Two years after my husband, Ty, and I were married, we learned that he had cystic fibrosis, a genetic disease that affects the respiratory and digestive systems. Ty had exhibited symptoms of cystic fibrosis his entire life but had been misdiagnosed. As we learned what was really behind the problems he had always struggled with, we also found out that many children with cystic fibrosis don’t live to adulthood. However, since Ty was already 22, we hoped for the best.
For approximately the first 10 years of our marriage, the problems Ty faced were minimal. Over time, however, the cystic fibrosis led to decreased lung function and other complications, including diabetes and rheumatoid arthritis.
Then, in 2001, 10 years after Ty’s diagnosis, he was laid off at work. About the same time, he caught pneumonia, complicating an already-debilitating disease. He was hospitalized for a week. I had enjoyed being a stay-at-home mom for many years, but those days in the hospital made me realize that my husband’s illness would, sooner or later, prevent him from being able to work. At some point, it would be up to me to provide for our family.
I also realized I was not as prepared for the role of provider as I would have liked to be. As a young adult, I had believed that education was a good thing, but I was mostly looking forward to marrying and having a family. To me, education hadn’t seemed an essential part of that plan.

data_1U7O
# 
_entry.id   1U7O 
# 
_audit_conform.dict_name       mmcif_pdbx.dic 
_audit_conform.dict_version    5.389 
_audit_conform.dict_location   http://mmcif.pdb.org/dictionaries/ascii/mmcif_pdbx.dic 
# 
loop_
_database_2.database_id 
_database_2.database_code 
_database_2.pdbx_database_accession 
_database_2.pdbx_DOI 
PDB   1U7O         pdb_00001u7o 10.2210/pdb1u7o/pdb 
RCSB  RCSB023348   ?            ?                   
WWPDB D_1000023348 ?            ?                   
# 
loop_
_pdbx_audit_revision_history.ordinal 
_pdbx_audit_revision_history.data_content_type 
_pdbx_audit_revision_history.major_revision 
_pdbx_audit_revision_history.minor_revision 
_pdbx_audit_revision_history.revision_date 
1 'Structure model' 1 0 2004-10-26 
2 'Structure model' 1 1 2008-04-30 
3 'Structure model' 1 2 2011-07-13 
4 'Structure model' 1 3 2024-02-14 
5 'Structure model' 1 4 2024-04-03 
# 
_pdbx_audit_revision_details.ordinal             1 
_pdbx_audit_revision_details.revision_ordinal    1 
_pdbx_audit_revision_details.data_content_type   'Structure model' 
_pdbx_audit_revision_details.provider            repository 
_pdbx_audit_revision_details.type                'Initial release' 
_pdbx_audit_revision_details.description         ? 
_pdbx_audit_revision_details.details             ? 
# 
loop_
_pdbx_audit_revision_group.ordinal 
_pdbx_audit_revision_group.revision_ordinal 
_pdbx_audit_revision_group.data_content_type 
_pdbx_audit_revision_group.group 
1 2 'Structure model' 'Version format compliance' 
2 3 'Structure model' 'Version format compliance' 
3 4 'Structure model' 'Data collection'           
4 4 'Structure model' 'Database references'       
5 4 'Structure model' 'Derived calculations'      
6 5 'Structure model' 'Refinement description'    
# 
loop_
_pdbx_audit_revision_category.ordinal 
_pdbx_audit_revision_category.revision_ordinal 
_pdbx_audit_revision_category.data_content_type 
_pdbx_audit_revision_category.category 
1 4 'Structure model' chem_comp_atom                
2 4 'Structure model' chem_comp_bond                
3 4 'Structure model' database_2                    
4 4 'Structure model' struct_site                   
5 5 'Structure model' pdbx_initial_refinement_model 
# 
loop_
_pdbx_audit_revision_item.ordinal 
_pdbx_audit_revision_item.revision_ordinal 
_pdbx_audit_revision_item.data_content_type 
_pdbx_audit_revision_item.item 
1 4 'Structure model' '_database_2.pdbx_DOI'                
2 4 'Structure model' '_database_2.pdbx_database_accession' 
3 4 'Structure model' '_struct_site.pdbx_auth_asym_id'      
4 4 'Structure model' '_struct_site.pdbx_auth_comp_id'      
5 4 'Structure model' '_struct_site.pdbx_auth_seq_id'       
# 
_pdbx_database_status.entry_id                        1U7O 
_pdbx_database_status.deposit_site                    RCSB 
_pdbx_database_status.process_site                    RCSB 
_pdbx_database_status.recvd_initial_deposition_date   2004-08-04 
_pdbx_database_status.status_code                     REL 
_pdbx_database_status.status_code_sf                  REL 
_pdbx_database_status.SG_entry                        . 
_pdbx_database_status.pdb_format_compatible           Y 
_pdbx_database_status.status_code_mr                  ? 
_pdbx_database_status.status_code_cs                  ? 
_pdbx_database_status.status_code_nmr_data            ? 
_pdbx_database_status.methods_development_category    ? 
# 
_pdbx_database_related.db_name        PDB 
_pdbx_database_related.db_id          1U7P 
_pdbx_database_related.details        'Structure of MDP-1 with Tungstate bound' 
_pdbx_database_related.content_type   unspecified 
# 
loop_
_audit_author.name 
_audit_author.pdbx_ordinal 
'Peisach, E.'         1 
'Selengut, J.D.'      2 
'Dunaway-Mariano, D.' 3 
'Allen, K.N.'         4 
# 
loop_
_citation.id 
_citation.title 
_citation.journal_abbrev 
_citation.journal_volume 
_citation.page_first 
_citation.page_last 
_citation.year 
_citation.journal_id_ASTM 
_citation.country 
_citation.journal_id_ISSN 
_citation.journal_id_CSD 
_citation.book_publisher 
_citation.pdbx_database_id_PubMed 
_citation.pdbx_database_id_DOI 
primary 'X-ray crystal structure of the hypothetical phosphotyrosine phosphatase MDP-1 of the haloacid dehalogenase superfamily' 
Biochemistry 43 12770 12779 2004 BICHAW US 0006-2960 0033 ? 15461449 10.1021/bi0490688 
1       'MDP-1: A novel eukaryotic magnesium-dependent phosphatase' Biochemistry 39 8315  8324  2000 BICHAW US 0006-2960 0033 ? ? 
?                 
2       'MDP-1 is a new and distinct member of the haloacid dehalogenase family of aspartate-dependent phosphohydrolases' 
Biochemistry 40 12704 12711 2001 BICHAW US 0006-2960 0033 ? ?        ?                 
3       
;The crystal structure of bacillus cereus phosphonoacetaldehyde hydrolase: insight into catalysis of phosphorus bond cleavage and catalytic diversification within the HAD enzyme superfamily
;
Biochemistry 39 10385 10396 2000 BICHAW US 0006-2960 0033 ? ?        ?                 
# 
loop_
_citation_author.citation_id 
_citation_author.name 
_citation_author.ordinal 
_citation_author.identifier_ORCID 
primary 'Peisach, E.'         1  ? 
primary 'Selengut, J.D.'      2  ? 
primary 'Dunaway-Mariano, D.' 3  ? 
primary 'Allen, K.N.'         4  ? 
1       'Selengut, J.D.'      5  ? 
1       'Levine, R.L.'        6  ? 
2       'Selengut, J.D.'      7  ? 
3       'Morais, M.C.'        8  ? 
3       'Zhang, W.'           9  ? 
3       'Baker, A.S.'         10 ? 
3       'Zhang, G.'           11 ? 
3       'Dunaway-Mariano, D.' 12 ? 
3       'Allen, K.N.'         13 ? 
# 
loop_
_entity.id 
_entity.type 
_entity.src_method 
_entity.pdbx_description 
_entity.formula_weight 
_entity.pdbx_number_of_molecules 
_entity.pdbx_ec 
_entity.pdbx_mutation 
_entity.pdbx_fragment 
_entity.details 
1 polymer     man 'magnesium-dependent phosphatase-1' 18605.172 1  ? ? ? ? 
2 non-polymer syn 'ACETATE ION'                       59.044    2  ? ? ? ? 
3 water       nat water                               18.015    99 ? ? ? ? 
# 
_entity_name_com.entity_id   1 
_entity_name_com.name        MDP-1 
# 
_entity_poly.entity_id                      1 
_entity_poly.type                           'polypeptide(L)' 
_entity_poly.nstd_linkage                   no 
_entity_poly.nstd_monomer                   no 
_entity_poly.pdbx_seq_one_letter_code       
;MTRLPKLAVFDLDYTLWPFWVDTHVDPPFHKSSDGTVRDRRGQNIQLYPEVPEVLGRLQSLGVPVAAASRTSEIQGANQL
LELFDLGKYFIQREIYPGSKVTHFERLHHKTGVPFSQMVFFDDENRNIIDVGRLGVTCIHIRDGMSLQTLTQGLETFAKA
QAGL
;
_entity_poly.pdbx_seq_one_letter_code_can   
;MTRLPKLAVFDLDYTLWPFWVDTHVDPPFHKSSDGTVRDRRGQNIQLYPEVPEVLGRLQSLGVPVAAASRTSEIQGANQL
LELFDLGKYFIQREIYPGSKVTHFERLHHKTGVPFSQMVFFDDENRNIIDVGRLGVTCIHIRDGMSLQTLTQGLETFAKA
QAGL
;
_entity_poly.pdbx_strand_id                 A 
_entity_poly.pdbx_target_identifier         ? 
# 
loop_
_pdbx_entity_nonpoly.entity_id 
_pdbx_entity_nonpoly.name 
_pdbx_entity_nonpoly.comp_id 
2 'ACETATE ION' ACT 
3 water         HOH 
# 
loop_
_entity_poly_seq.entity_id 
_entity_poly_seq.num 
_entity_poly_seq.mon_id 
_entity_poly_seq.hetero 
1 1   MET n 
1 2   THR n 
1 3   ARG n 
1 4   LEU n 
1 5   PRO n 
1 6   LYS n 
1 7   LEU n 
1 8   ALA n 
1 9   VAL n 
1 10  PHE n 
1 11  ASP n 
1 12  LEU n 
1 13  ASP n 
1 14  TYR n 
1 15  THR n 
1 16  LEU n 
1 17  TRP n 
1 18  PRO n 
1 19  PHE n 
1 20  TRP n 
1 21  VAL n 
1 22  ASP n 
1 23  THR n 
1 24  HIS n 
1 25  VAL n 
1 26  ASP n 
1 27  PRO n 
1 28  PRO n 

After I met and married Ty, I worked for a couple of years toward a degree in interior design. But when our daughter Savanna was born, I stopped taking classes so I could care for her. We had another daughter, Victoria, a few years later, and I decided that I’d wait until another season of my life to finish my degree.
But when Ty caught pneumonia and I spent that week in the hospital, I realized that our family faced an uncertain future. I also realized that focusing on education would help me make the most of that future, whatever it held.
When my husband returned home from the hospital, I was shown how to give him antibiotics through an IV. As I cared for him during his recuperation, we counseled together about our future. We discussed my returning to school and possible career paths. Ty was soon able to find another job and return to work, but we continued to talk about educational opportunities for me.
In the course of these discussions, I realized how much I enjoyed caring for Ty—and for people in general. I liked the idea of being able to do that as a job and the possibility of making a difference in people’s lives. I felt that nursing would fulfill an important need, that I could find work in that field no matter where we lived, and that nursing skills would always be in demand. With those observations in mind, I decided to enroll in school to become a nurse.
One of the hardest parts of dealing with a chronic illness is that you simply don’t know how you’re going to feel from day to day, or sometimes even from hour to hour. Ty stays as active as he can, which we believe has prolonged his life, but there’s no way to predict his condition. One day he looks great and feels healthy. The next, he’s so ill that he’s bedridden. Even so, he has persevered in providing for our family.